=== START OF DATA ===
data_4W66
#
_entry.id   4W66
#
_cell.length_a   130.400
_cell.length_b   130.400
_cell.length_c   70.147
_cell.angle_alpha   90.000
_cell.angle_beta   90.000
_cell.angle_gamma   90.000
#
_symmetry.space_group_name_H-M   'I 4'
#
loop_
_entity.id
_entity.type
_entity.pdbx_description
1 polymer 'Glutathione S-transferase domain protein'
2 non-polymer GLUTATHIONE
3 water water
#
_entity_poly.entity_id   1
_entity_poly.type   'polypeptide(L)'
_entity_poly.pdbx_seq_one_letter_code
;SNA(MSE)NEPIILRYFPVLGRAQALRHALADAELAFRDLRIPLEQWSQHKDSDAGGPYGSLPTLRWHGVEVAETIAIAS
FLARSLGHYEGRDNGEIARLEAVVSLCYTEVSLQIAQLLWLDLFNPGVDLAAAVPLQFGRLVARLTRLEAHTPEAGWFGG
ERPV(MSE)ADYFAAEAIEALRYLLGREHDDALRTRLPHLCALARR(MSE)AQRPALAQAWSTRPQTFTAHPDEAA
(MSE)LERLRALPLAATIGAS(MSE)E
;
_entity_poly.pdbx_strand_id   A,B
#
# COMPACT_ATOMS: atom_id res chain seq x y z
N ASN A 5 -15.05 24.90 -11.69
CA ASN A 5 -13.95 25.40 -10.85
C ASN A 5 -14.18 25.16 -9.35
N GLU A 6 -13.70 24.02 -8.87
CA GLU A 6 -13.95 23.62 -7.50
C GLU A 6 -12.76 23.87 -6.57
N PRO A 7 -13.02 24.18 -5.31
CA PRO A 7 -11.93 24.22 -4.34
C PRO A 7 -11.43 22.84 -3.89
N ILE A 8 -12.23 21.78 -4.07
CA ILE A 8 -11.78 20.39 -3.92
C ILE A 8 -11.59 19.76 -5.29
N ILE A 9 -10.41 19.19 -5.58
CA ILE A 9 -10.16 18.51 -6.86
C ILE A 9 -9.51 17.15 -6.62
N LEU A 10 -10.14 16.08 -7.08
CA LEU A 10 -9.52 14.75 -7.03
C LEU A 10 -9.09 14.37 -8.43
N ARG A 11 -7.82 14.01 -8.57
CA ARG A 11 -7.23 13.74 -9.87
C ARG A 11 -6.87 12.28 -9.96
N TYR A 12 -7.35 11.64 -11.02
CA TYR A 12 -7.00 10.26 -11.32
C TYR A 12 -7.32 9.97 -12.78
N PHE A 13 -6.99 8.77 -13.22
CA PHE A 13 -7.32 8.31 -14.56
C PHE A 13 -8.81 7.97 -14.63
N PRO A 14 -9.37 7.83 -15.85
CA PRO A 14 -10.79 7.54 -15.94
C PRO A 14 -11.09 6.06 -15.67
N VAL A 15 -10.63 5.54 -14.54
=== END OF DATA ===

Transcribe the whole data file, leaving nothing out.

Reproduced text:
data_4W66
#
_entry.id   4W66
#
_cell.length_a   130.400
_cell.length_b   130.400
_cell.length_c   70.147
_cell.angle_alpha   90.000
_cell.angle_beta   90.000
_cell.angle_gamma   90.000
#
_symmetry.space_group_name_H-M   'I 4'
#
loop_
_entity.id
_entity.type
_entity.pdbx_description
1 polymer 'Glutathione S-transferase domain protein'
2 non-polymer GLUTATHIONE
3 water water
#
_entity_poly.entity_id   1
_entity_poly.type   'polypeptide(L)'
_entity_poly.pdbx_seq_one_letter_code
;SNA(MSE)NEPIILRYFPVLGRAQALRHALADAELAFRDLRIPLEQWSQHKDSDAGGPYGSLPTLRWHGVEVAETIAIAS
FLARSLGHYEGRDNGEIARLEAVVSLCYTEVSLQIAQLLWLDLFNPGVDLAAAVPLQFGRLVARLTRLEAHTPEAGWFGG
ERPV(MSE)ADYFAAEAIEALRYLLGREHDDALRTRLPHLCALARR(MSE)AQRPALAQAWSTRPQTFTAHPDEAA
(MSE)LERLRALPLAATIGAS(MSE)E
;
_entity_poly.pdbx_strand_id   A,B
#
# COMPACT_ATOMS: atom_id res chain seq x y z
N ASN A 5 -15.05 24.90 -11.69
CA ASN A 5 -13.95 25.40 -10.85
C ASN A 5 -14.18 25.16 -9.35
N GLU A 6 -13.70 24.02 -8.87
CA GLU A 6 -13.95 23.62 -7.50
C GLU A 6 -12.76 23.87 -6.57
N PRO A 7 -13.02 24.18 -5.31
CA PRO A 7 -11.93 24.22 -4.34
C PRO A 7 -11.43 22.84 -3.89
N ILE A 8 -12.23 21.78 -4.07
CA ILE A 8 -11.78 20.39 -3.92
C ILE A 8 -11.59 19.76 -5.29
N ILE A 9 -10.41 19.19 -5.58
CA ILE A 9 -10.16 18.51 -6.86
C ILE A 9 -9.51 17.15 -6.62
N LEU A 10 -10.14 16.08 -7.08
CA LEU A 10 -9.52 14.75 -7.03
C LEU A 10 -9.09 14.37 -8.43
N ARG A 11 -7.82 14.01 -8.57
CA ARG A 11 -7.23 13.74 -9.87
C ARG A 11 -6.87 12.28 -9.96
N TYR A 12 -7.35 11.64 -11.02
CA TYR A 12 -7.00 10.26 -11.32
C TYR A 12 -7.32 9.97 -12.78
N PHE A 13 -6.99 8.77 -13.22
CA PHE A 13 -7.32 8.31 -14.56
C PHE A 13 -8.81 7.97 -14.63
N PRO A 14 -9.37 7.83 -15.85
CA PRO A 14 -10.79 7.54 -15.94
C PRO A 14 -11.09 6.06 -15.67
N VAL A 15 -10.63 5.54 -14.54